“I’m originally from California, so making the transition across the country was different. I knew nobody in Virginia. That was scary and exciting. Grad school had its ups and its downs, but I will say I was able to find my sense of community.”
Last week we had the opportunity to chat with Kim Rahimian – a VCU Class of 2020 Occupational Therapy graduate student – about her capstone research.
Kim’s capstone project was a program evaluation on her own program’s diversity, equity, and inclusion – and in her final year in grad school, she attended RAMmalogues sessions, IExcel Education courses, and participated in the IExcel Mentoring program.
We asked her why she decided to focus on diversity and inclusion within her capstone – and Kim told us that it stemmed from not being from here and from feeling like a part of the minority group in a lot of different aspects within a graduate school program.
IExcel Education courses were designed to enhance cultural competency skills that lead to a more open and inclusive environment. These courses exist for both faculty, staff, and for students – and the aim is to cultivate a culture of inclusion through education. The IExcel Education courses that Kim attended were designed for faculty & staff specifically – but they allowed her to learn about diversity and inclusive educational practices that she could use to better inform her decisions within her capstone project to transform her own department.
The first course within VCU Inclusive Excellence’s programs that Kim attended was a RAMmalogues session on Intersectionality. When asked what her thoughts were on it, Kim said that she “was just impressed with the space to have those types of dialogues, and the way it was facilitated - it was really set up well.”
Kim’s goal through her capstone research was to really analyze her program and provide a road-map on how the program can prioritize where to improve. One of the areas she focused on during this process was her program’s curriculum – and a course that influenced that section of her research was an IExcel course on experiential learning activities. Kim said that she learned the best methods to incorporate these hands-on experiential learning activities in order to tackle those really hard discussions.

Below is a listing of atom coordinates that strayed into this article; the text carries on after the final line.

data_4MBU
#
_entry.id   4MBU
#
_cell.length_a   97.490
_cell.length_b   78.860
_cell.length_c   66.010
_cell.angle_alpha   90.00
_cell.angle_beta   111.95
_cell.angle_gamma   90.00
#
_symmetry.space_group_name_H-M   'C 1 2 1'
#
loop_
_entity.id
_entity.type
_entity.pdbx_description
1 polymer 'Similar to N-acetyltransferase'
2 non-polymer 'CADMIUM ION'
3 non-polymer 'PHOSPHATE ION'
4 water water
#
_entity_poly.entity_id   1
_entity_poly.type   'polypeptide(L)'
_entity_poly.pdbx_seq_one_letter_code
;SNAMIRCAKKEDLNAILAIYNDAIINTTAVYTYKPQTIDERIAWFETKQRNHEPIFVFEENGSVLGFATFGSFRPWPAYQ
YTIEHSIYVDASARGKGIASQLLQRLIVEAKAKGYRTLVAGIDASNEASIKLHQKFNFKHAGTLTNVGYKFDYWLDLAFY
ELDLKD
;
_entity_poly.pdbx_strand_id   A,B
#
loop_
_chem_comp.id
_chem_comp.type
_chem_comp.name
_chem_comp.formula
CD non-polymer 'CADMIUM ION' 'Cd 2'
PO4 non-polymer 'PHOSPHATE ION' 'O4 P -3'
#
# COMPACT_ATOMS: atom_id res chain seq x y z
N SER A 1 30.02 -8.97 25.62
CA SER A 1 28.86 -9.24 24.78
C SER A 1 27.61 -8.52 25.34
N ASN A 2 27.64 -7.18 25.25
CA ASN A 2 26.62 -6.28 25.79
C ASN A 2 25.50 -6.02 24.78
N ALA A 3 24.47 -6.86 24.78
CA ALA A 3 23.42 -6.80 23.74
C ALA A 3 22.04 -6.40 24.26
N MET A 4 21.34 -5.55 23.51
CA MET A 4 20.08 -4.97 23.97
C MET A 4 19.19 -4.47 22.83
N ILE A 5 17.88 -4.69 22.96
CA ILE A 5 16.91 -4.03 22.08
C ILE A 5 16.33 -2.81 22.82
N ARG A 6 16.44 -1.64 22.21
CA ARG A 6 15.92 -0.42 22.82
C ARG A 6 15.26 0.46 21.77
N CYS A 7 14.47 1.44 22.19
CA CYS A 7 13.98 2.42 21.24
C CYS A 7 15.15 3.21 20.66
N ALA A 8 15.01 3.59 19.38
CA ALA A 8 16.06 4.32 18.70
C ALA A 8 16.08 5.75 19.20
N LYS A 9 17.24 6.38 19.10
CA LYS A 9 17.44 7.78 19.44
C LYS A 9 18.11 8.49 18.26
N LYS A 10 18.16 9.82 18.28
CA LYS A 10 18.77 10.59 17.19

“On the one hand, you don’t want to offend or upset anyone - faculty, students included, but you also don’t want to skirt around these issues that impact everyone in society. There’s a delicate balance.” Kim took one of these experiential activities and implemented it within her own program’s cohort. Kim mentioned that it was important to experience these moments within her own program, because you’re going to have difficult and uncomfortable moments with patients and clients, and that’s the reality of the healthcare field.
Kim also participated in the IExcel Mentorship program - she said that before signing up she was unsure, due to being a grad student, until she realized that she “still needed people to look to for guidance and for mentorship.”
It doesn’t matter where you are in your education. Kim said that the best part of IExcel Mentoring was “the support system that came with it. I was just pleasantly surprised at how good of a fit both my mentor and I make, as well as the rest of my mentor group through IExcel. I was a little worried at first that I’d be the only grad student, but then there was someone else in the group who was also a grad student. But there was also someone in undergrad who was a sophomore, and then another person in the group who was trying to go to med school, so it was a really good mix of different individuals at varying points in their life – and so it’s refreshing to have that extra support system to just bounce ideas, vent, talk, and know that you’re not alone.”
We asked Kim about her plans beyond graduation – she told us that her research and experiences here at VCU have given her “this momentum even after I graduate to continue doing this work” and that now more than ever we need to promote a more inclusive environment.